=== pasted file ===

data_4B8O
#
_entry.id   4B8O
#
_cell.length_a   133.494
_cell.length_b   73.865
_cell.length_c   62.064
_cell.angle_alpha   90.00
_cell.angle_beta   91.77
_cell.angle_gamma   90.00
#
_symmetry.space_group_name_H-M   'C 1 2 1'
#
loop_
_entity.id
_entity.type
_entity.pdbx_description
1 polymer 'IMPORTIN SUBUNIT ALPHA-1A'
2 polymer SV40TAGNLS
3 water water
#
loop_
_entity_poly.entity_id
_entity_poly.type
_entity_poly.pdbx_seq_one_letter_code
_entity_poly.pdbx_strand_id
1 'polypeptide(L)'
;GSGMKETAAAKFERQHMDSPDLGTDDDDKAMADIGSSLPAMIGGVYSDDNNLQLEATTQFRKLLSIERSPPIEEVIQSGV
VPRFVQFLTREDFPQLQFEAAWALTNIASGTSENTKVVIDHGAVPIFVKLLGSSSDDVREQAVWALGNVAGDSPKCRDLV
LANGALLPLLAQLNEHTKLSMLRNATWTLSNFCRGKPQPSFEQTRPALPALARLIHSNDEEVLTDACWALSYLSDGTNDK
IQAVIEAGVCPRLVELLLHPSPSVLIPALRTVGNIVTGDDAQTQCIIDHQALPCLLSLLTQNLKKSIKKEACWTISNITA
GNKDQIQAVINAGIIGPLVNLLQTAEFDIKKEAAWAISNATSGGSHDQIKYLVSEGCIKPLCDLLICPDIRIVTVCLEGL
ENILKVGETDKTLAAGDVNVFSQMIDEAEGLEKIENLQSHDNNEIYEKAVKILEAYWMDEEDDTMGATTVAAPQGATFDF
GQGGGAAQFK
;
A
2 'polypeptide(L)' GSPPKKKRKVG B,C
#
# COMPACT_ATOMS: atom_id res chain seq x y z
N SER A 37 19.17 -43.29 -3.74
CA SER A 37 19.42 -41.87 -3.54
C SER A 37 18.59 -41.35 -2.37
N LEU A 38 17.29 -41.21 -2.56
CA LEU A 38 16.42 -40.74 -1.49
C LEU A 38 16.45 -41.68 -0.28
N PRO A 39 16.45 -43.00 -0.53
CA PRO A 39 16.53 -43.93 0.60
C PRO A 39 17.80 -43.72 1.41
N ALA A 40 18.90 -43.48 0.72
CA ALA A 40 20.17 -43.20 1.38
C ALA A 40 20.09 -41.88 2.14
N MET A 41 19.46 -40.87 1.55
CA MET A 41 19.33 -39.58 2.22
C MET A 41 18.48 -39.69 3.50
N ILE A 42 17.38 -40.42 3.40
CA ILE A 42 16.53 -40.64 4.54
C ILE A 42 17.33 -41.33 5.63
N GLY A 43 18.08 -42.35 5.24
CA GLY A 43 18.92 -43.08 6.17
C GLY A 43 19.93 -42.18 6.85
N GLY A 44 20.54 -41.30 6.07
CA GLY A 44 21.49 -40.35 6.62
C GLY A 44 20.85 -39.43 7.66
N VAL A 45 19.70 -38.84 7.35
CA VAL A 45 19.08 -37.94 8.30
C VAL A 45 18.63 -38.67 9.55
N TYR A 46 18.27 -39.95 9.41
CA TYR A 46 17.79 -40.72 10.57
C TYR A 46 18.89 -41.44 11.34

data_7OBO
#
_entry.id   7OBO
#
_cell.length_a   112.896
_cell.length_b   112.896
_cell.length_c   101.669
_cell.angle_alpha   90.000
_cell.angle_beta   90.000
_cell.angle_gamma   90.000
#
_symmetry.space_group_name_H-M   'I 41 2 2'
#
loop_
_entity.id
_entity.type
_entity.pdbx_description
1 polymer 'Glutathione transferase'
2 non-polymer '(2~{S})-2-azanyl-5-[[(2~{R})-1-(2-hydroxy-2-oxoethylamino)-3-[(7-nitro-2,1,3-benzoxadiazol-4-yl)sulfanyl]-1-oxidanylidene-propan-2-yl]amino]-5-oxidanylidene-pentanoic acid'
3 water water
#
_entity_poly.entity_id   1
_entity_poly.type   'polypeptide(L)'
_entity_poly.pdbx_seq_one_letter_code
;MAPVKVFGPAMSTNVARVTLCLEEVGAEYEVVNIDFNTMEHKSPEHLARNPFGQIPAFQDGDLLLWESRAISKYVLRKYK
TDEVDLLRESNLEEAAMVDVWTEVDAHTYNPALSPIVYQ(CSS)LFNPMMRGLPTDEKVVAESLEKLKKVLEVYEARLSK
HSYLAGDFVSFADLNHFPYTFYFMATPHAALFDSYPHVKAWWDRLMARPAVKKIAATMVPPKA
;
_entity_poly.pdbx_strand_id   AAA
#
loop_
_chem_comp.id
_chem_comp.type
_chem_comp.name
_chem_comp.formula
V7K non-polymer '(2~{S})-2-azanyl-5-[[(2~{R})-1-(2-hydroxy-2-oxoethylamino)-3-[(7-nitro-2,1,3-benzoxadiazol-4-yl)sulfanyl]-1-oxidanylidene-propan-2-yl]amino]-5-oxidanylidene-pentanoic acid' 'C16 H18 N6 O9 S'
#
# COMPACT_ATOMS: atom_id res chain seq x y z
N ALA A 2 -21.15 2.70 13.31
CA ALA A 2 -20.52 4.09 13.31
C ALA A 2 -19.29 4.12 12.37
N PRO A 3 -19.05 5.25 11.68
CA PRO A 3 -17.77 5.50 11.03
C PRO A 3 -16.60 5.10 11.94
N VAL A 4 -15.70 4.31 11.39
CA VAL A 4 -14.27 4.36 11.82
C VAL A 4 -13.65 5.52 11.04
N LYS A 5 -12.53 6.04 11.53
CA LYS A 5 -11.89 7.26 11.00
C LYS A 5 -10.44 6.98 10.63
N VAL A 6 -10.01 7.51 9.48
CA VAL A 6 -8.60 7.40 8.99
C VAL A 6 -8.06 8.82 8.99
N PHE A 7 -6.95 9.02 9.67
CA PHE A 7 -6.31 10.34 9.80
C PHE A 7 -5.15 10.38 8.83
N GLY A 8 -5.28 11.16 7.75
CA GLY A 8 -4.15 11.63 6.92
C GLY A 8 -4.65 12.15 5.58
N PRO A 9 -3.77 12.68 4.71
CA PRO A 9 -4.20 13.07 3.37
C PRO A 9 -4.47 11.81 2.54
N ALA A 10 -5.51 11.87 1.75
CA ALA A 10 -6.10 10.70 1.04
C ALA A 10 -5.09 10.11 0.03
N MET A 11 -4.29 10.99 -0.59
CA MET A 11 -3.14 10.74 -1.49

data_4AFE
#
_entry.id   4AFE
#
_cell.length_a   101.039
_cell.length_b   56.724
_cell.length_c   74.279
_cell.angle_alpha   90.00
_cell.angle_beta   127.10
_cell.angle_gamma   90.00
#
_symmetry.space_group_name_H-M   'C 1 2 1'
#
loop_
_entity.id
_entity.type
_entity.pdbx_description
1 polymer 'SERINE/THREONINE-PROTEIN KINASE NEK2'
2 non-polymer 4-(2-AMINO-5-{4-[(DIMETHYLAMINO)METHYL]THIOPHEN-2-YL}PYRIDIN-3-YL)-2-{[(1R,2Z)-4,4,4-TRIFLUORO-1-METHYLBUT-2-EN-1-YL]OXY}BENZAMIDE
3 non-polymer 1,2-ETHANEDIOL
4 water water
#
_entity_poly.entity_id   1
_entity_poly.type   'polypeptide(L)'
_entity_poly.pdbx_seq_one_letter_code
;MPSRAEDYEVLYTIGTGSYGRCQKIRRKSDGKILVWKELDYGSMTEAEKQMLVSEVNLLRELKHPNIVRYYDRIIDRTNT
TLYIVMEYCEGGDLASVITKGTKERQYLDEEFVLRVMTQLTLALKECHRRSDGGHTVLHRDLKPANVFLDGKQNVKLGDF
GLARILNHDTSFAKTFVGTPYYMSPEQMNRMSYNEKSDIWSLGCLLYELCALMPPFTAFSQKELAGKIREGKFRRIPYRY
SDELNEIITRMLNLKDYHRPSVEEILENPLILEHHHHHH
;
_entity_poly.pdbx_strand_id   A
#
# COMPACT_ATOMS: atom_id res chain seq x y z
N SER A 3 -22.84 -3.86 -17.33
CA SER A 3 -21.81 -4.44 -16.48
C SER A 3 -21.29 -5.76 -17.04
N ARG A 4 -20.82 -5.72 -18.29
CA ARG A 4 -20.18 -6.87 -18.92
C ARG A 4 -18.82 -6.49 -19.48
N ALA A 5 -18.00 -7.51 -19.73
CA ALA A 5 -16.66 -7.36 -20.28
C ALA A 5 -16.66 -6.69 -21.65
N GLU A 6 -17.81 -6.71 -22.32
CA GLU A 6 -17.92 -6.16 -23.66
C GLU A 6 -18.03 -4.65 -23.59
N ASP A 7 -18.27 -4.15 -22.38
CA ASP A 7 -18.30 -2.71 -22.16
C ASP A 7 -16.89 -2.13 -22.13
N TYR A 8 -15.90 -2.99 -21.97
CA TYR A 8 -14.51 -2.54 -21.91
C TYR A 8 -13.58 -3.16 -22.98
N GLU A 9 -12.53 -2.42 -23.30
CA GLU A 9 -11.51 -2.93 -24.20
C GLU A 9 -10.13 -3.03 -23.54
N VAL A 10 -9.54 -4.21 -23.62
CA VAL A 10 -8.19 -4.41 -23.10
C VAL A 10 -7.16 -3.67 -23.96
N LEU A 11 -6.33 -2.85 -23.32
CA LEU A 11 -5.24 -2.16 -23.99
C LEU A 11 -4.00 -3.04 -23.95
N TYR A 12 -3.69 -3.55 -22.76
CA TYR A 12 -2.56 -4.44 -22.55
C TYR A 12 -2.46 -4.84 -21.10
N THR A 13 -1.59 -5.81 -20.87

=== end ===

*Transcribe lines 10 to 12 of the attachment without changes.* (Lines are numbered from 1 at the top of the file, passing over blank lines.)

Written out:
_cell.angle_gamma   90.00
#
_symmetry.space_group_name_H-M   'C 1 2 1'